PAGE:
Scoliosis – an abnormal sideways curvature of the spine.

Seizures – a condition that occurs when there are abnormal electrical impulses in the brain.

Spasticity – a condition in which certain muscles are continuously contracted, causing stiffness the muscles that can interfere with normal movement, speech and gait.

Spinal arteriovenous malformations (AVMs) and spinal fistulae ­– abnormal formations of blood vessels or abnormal connections between blood vessels in and around the spinal cord.

Spinal cord disorders –injuries and diseases that damage the spinal cord, which carries signals between the brain and the rest of the body.

Spinal cord tumor – a mass of tissue in the spinal cord made up of abnormal cells.

Spinal trauma – damage to the spinal cord caused by an injury.

Spinal tumor – an abnormal growth of tissue in the spinal column.

Spina Bifida (in utero) ­­– a birth defect where there is an incomplete closing of the backbone and membranes around the spinal cord.

Sports-related injuries ­– damage to nervous system incurred while playing sports.

Stiff person syndrome – are disorder of unclear characterized by progressive rigidity and stiffness.

Stroke/Transient Ischemic Attacks (TIAs) – a sudden loss of blood flow to the brain causing damage to the brain cells. A TIA is often called a mini-stroke.

Subarachroid hemorrhage – bleeding in the space surrounding the brain and spinal cord.

Susac Syndrome ­– An autoimmune condition that affects the very small blood vessels in the brain, retina, and inner ear, characterized by brain disease, hearing loss and vision loss.

Syncope – a temporary loss of consciousness due to insufficient blood flow to the brain, usually described as fainting or passing out.

Syrinx – a fluid-filled cyst that is characteristic of syringomyelia (a disorder in which a syrinx forms within the spinal cord) and syringobulbia (when the cyst extends to involve the brainstem).

Tethered spinal cord syndrome – a condition in which the spinal cord becomes attached to the lumbar spine.

Thoracic disc herniation – a spinal condition in which the soft center of an intervertebral disc pushes through a tear in the tough outer layer of the disc and into the spinal canal.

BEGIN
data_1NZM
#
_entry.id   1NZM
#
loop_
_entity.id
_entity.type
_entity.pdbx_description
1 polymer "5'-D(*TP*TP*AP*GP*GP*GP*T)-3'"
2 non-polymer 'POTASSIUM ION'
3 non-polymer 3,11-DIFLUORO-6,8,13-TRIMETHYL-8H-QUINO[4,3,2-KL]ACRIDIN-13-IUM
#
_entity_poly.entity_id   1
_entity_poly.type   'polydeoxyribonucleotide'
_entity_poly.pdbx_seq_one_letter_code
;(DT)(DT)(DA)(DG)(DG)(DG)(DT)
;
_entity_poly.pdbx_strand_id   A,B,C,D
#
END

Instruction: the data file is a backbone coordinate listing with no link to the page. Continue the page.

Thyroid-stimulating hormone tumors ­– a pituitary adenoma that can either cause hyperthyroidism or hypothyroidism.

Torticollis – a dystonic condition defined by an abnormal, asymmetrical head or neck position. Also known as wry neck.

Tourette Syndrome – a disorder characterized by multiple recurrent involuntary tics such as eye blinks, grimaces, or knee bends, and vocalizations like grunts, snorts, or utterance of inappropriate words.

Toxic optic neuropathy – a visual impairment that occurs when a toxin damages the optic nerve.

Transient ischemic attack (TIA) –a disturbance in brain function caused by a temporary blockage of blood to the brain, also called a mini-stroke.

Transverse myelitis ­– a disorder caused by inflammation of the spinal cord.

Traumatic brain injury (TBI) ­– injuries resulting from falls, blunt trauma, motor vehicle crashes and assault.

Traumatic optic neuropathy – injury to the optic nerve, resulting` in partial or complete vision loss.

Tremors, Dyskinesia and Ticks –the presence of involuntary movements.

Trigeminal autonomic cephalgias - a type of headache that occurs with pain on one side of the head as well as other symptoms on the same side, such as eye watering and redness or drooping eyelids.

Trigeminal neuralgia – a chronic pain condition that affects the trigeminal nerve, which carries sensation from the face to the brain.

Vascular malformations of the spinal cord – abnormally formed blood vessels in the spinal cord.

Vertigo and dizziness­ – can include sensations such as ­spinning, light-headedness, near fainting, and unsteadiness.

Visual field defects – a loss of part of the usual field of vision.

Second Opinions Program

The team at the Ochsner Neuroscience Institute is has experience with even the most complex, rare, and challenging diseases. Physicians from all over the Gulf South respect our expertise and don’t hesitate to refer their patients to us for second opinions. Learn more about our Second Opinion Program.